However, to say that Creation provided the archetype for the New Year is not to suggest that the first was a kind of metaphor for the second, or that the New Year was somehow “modeled” on Creation. Rather, the New Year was Creation: each New Year was a new Creation. As Mircea Eliade has shown, ritual activity in ancient religious cult did not merely recall sacred deeds of the primordial past—it re-created them. Thus, ancient Near Eastern New Year festivals were celebrated as a return to the beginning of time itself; indeed, each New Year was a re-Creation of the cosmos. This “eternal return” helps to explain one chief concern of ancient New Year ceremonies: purification. Eliade writes:

Since the New Year is a reactualization of the cosmogony, it implies starting time over again at its beginning, that is, restoration of the primordial time, the “pure” time, that existed at the moment of Creation. This is why the New Year is the occasion for “purifications,” for the expulsion of sins, of demons, or merely of a scapegoat. For it is not a matter merely of a certain temporal interval coming to its end and the beginning of another (as a modern man, for example, thinks); it is also a matter of abolishing the past year and past time. Indeed, this is the meaning of ritual purifications…

In terms of specific rites, however, the notion that these festivals were fundamentally re-creations and not simply recollections or commemorations elucidates why the combat itself is thought to have been ritually reenacted at such New Year festivals, as well as why the texts of these myths were recited as part of the celebrations. Through these enactments, participants in the cult actually helped facilitate the new Creation.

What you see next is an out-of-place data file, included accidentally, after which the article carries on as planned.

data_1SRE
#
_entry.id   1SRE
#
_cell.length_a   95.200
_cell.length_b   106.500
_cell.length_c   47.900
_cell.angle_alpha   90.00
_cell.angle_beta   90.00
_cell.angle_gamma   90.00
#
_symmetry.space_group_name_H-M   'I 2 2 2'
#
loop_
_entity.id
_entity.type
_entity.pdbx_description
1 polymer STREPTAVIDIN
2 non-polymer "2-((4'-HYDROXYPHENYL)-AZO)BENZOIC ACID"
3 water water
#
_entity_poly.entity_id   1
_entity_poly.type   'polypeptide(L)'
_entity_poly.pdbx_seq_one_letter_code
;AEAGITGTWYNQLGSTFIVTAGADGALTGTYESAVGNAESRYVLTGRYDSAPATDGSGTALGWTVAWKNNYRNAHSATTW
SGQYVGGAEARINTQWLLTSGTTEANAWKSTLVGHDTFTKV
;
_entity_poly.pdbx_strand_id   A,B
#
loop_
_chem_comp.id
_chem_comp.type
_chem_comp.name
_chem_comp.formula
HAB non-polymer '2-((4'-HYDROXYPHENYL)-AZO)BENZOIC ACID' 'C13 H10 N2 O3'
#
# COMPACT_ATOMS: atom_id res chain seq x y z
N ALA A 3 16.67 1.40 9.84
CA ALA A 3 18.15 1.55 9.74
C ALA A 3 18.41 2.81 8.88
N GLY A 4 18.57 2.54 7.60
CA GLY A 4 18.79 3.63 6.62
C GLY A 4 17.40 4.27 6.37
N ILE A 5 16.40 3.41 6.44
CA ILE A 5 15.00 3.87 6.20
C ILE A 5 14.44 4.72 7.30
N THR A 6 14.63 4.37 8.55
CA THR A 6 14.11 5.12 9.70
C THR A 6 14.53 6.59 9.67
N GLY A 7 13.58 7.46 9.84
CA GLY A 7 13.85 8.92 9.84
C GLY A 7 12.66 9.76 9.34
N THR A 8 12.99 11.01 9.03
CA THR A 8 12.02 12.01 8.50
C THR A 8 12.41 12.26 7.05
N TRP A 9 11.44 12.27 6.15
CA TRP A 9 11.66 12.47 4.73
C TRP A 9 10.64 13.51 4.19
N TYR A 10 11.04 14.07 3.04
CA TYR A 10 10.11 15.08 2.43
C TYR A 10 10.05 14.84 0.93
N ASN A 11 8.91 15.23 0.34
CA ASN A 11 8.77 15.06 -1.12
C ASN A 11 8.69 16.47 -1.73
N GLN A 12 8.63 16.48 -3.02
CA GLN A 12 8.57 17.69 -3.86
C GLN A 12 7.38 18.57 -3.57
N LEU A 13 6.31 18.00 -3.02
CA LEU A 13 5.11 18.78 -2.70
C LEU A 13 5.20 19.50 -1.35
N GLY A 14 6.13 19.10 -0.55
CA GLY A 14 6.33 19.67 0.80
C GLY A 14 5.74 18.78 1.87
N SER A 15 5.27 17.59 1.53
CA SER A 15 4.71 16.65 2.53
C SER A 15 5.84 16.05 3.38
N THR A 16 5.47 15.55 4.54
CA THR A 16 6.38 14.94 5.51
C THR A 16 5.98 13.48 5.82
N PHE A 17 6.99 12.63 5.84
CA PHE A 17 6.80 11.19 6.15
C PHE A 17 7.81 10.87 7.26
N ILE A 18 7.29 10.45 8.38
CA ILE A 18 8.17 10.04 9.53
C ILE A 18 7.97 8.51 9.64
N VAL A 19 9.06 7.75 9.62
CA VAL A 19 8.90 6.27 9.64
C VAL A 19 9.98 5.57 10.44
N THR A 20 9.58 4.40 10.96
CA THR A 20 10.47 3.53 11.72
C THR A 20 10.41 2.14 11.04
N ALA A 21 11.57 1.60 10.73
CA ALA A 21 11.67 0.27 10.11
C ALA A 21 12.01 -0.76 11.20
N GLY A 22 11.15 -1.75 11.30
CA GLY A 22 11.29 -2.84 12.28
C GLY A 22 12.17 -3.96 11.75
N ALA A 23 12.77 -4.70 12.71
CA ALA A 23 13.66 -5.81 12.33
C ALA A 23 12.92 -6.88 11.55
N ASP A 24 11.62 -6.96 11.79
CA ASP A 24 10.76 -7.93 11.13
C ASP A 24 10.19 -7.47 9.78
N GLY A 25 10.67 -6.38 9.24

Eliade’s notion of eternal return may also shed light on the key cultic activity of these ancient Near Eastern New Year festivals. For central to all was the festal procession of the storm-god’s idol, which was taken from its temple and ceremonially paraded with majestic pomp and fanfare before the people as it traveled to some different cultic site(s). Since sheltered for the rest of the year within its holy precincts, out of sight, this was the god’s chief presentation before the people—that is, his chief epiphany. The New Year was the time when the god revealed himself in all his glory. The presentation of the deity concluded, the god returned through the city gates to his great temple in the main city. With the reinstallation of the idol, the cultic rites of the New Year festival were essentially concluded.

A very compact version of the combat myth has survived from the Hurro-Hittite tradition. It relates the conflict between the Storm God and the Serpent, also known as Illuyankas. The text goes back to at least the Old Hittite Period (c. 1750-1500 BCE), but our surviving copies date to sometime between 1500 and 1190 BCE. For the account we have of this Hittite combat myth is prefaced by a note explaining it as “the text of the Purulli (Festival).” This Purulli Festival was the annual New Year’s festival that celebrated the regeneration of life and re-confirmed the kingship.

The Enûma Eliš is another combat myth to survive from the ancient Near East. Composed in the latter part of the second millennium BCE, it recounts the battle between the storm-god Marduk and the serpentine goddess Tiamet. Like the Hittite combat myth’s connection with the New Year Purulli Festival, recitation of the Enûma Eliš was a key liturgical element in the Babylonian Akītu Festival: the twelve-day Babylonian New Year festival celebrating agricultural rejuvenation. Marduk’s victory over Tiamet was assured, and his reign meant the renewal of the world.

Similarly, the Canaanites had their own version of the combat myth, in which their storm god Baal battled the draconic Sea (Yamm) and his helper River. However, we lack definitive archeological evidence that this story was recounted during a New Year festival.


As a kingdom in the ancient Near East, Israel had its own combat myths and associated cultic traditions. In the Hebrew version, Yahweh is the storm-god warrior who subdues the Sea and its associate dragon. Like Baal, Yahweh’s chief enemy in the Hebrew combat myth is Yam, the raging Sea. As a representative of Chaos, Sea must be defeated if order and fertility are to be secured in the cosmos. So we read, in scattered allusions from the Psalms and Prophets, how the Israelite storm-god battles the chaos-enemy. One text reads:

Was your wrath against River, O Yahweh?